Domestic abuse can happen to anyone, in all types of relationships, regardless of race, ethnic or religious group, class, disability, sexuality, lifestyle, nationality or age.
Domestic abuse is a result of an abuser’s desire to gain control and power. They may use a range of different tactics – physical, emotional, psychological, sexual or financial – to achieve this.
Psychological and emotional abuse
Making you question your worth, controlling contact with friends and family, making you feel like you couldn’t cope on your own.
Any sexual act where you are forced to do something you don’t want to.
Controlling access to money, accounting for every penny spent, stopping you getting a job or spending the money allocated for other things.
Violence or threatening behaviour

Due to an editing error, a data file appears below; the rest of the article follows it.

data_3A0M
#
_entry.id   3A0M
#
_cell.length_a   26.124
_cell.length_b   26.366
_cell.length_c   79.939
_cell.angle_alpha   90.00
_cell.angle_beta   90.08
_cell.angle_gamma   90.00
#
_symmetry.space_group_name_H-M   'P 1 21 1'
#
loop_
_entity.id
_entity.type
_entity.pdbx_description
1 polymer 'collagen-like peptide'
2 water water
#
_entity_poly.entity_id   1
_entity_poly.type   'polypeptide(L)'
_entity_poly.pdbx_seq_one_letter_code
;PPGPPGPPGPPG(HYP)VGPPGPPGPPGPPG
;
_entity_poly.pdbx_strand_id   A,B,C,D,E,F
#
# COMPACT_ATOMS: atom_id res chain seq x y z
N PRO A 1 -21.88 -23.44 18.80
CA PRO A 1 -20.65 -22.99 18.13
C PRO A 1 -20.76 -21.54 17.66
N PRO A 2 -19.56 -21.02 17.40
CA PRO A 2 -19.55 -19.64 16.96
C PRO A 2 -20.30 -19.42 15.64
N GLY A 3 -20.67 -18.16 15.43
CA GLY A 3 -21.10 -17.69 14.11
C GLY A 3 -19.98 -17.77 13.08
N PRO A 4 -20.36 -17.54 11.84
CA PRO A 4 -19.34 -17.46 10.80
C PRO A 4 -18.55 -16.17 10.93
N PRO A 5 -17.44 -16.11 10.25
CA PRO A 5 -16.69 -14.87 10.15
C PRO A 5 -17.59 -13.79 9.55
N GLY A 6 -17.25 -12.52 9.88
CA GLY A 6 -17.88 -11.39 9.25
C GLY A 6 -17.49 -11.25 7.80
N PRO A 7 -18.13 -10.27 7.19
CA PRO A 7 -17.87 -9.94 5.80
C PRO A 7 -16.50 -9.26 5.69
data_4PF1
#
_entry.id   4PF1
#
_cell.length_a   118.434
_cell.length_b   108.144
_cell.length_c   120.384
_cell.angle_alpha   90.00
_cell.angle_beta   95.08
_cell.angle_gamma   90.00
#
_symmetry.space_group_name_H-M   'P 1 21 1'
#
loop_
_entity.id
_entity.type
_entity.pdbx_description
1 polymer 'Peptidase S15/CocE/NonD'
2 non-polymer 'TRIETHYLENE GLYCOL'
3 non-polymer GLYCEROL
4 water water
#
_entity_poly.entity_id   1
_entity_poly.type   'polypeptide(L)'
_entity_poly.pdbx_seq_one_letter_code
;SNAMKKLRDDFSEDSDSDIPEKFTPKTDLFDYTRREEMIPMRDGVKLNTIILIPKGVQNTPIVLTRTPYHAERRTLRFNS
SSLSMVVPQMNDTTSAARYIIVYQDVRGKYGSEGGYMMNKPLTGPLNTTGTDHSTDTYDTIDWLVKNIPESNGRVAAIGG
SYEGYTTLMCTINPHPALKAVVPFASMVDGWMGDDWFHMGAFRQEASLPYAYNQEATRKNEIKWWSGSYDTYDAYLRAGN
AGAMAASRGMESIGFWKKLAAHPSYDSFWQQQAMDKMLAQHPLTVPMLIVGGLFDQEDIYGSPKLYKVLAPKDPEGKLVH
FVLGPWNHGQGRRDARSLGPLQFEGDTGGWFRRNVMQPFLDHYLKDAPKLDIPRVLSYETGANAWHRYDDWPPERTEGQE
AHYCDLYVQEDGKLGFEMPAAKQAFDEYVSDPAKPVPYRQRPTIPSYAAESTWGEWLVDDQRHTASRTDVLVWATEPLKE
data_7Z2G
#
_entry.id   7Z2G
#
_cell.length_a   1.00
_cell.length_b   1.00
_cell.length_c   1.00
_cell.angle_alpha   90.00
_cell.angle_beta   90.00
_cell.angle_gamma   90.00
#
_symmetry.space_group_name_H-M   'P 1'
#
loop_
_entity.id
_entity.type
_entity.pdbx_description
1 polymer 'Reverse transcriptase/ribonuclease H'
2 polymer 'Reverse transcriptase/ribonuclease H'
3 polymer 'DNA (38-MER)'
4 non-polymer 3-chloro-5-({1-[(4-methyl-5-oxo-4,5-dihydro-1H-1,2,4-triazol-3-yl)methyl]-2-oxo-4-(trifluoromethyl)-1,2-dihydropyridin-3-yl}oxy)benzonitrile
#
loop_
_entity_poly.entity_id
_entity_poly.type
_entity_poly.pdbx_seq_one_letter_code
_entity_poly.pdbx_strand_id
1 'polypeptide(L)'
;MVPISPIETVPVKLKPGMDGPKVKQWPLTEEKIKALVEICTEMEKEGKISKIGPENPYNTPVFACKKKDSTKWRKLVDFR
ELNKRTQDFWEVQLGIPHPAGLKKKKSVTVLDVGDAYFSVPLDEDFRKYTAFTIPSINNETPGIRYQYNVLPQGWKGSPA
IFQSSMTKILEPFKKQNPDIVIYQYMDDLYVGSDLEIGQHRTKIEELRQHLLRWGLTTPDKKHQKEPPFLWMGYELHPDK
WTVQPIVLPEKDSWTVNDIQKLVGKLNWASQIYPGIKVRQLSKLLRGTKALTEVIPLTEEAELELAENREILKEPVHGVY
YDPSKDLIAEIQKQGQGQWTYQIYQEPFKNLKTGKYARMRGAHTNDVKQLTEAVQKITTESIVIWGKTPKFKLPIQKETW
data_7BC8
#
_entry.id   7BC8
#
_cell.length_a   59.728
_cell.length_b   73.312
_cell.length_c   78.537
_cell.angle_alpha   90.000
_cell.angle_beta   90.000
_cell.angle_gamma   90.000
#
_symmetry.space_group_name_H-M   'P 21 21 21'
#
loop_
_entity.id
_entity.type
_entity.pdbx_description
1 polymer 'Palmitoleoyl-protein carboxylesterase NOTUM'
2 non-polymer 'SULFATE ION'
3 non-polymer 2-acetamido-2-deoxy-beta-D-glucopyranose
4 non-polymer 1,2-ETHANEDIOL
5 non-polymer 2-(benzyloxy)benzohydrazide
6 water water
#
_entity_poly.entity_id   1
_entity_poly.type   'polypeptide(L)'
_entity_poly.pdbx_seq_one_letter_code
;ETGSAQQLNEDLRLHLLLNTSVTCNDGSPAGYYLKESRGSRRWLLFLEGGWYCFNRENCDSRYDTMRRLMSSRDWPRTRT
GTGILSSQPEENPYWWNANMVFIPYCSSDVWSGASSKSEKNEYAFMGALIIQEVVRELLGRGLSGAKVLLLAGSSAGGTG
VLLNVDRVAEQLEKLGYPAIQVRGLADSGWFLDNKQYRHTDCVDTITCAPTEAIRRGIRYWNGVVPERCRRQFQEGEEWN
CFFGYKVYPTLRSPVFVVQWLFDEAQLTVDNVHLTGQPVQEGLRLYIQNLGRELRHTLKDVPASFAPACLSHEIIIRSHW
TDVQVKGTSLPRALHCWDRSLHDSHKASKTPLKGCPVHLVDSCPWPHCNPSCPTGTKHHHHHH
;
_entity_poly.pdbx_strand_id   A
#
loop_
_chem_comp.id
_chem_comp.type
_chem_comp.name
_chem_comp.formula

Physically harming you can range from a slap to a black eye, bruises to a broken bone. In the most extreme cases it can result in death. Physical abuse doesn’t always leave visible marks or scars. Over time the violence usually gets worse.
If your relationship leaves you feeling scared, intimidated or controlled, you may be in an abusive relationship. There is no excuse for abuse – it’s a crime.
There are people to talk to and many organisations that can help and support you make changes, move on and take control of your life.
- Nearly 1 million women experience at least one incident of domestic abuse each year
- At least 750,000 children a year witness domestic violence – they are affected by seeing or hearing the abuse or by being hurt themselves
- Men are victims in just over a quarter of incidents of domestic violence